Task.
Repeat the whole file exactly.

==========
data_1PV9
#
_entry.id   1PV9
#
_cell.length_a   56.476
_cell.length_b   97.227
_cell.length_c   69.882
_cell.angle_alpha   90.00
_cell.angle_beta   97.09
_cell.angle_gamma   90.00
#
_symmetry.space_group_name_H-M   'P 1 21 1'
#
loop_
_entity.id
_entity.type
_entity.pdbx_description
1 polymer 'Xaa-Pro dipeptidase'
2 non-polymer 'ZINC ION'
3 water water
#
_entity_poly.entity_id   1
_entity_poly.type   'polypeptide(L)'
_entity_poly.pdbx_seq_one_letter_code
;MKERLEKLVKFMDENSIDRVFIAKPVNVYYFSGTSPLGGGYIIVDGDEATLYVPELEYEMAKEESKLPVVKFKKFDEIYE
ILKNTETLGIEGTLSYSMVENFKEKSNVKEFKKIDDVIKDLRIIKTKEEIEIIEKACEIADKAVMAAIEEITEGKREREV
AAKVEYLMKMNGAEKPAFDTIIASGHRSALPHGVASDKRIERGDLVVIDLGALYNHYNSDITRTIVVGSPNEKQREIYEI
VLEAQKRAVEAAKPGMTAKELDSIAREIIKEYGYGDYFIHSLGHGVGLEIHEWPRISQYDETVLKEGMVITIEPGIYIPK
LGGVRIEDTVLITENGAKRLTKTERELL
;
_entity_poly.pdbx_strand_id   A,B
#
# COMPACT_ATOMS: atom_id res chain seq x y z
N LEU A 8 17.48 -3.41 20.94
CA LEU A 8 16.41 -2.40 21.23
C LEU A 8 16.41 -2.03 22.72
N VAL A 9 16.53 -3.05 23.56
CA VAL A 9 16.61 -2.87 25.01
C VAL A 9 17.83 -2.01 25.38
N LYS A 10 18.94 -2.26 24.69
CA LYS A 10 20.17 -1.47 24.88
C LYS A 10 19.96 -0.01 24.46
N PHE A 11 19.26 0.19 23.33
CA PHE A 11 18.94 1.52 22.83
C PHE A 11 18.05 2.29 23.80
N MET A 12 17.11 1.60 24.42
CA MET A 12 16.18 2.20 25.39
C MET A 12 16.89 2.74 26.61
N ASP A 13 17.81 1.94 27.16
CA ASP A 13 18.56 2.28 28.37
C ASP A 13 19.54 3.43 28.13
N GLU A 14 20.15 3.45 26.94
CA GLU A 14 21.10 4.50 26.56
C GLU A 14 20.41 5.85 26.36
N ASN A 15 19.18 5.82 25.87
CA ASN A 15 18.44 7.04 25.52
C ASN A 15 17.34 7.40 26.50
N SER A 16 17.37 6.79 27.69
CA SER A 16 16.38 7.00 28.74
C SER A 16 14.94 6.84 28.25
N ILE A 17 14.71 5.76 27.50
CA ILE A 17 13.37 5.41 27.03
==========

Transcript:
data_1PV9
#
_entry.id   1PV9
#
_cell.length_a   56.476
_cell.length_b   97.227
_cell.length_c   69.882
_cell.angle_alpha   90.00
_cell.angle_beta   97.09
_cell.angle_gamma   90.00
#
_symmetry.space_group_name_H-M   'P 1 21 1'
#
loop_
_entity.id
_entity.type
_entity.pdbx_description
1 polymer 'Xaa-Pro dipeptidase'
2 non-polymer 'ZINC ION'
3 water water
#
_entity_poly.entity_id   1
_entity_poly.type   'polypeptide(L)'
_entity_poly.pdbx_seq_one_letter_code
;MKERLEKLVKFMDENSIDRVFIAKPVNVYYFSGTSPLGGGYIIVDGDEATLYVPELEYEMAKEESKLPVVKFKKFDEIYE
ILKNTETLGIEGTLSYSMVENFKEKSNVKEFKKIDDVIKDLRIIKTKEEIEIIEKACEIADKAVMAAIEEITEGKREREV
AAKVEYLMKMNGAEKPAFDTIIASGHRSALPHGVASDKRIERGDLVVIDLGALYNHYNSDITRTIVVGSPNEKQREIYEI
VLEAQKRAVEAAKPGMTAKELDSIAREIIKEYGYGDYFIHSLGHGVGLEIHEWPRISQYDETVLKEGMVITIEPGIYIPK
LGGVRIEDTVLITENGAKRLTKTERELL
;
_entity_poly.pdbx_strand_id   A,B
#
# COMPACT_ATOMS: atom_id res chain seq x y z
N LEU A 8 17.48 -3.41 20.94
CA LEU A 8 16.41 -2.40 21.23
C LEU A 8 16.41 -2.03 22.72
N VAL A 9 16.53 -3.05 23.56
CA VAL A 9 16.61 -2.87 25.01
C VAL A 9 17.83 -2.01 25.38
N LYS A 10 18.94 -2.26 24.69
CA LYS A 10 20.17 -1.47 24.88
C LYS A 10 19.96 -0.01 24.46
N PHE A 11 19.26 0.19 23.33
CA PHE A 11 18.94 1.52 22.83
C PHE A 11 18.05 2.29 23.80
N MET A 12 17.11 1.60 24.42
CA MET A 12 16.18 2.20 25.39
C MET A 12 16.89 2.74 26.61
N ASP A 13 17.81 1.94 27.16
CA ASP A 13 18.56 2.28 28.37
C ASP A 13 19.54 3.43 28.13
N GLU A 14 20.15 3.45 26.94
CA GLU A 14 21.10 4.50 26.56
C GLU A 14 20.41 5.85 26.36
N ASN A 15 19.18 5.82 25.87
CA ASN A 15 18.44 7.04 25.52
C ASN A 15 17.34 7.40 26.50
N SER A 16 17.37 6.79 27.69
CA SER A 16 16.38 7.00 28.74
C SER A 16 14.94 6.84 28.25
N ILE A 17 14.71 5.76 27.50
CA ILE A 17 13.37 5.41 27.03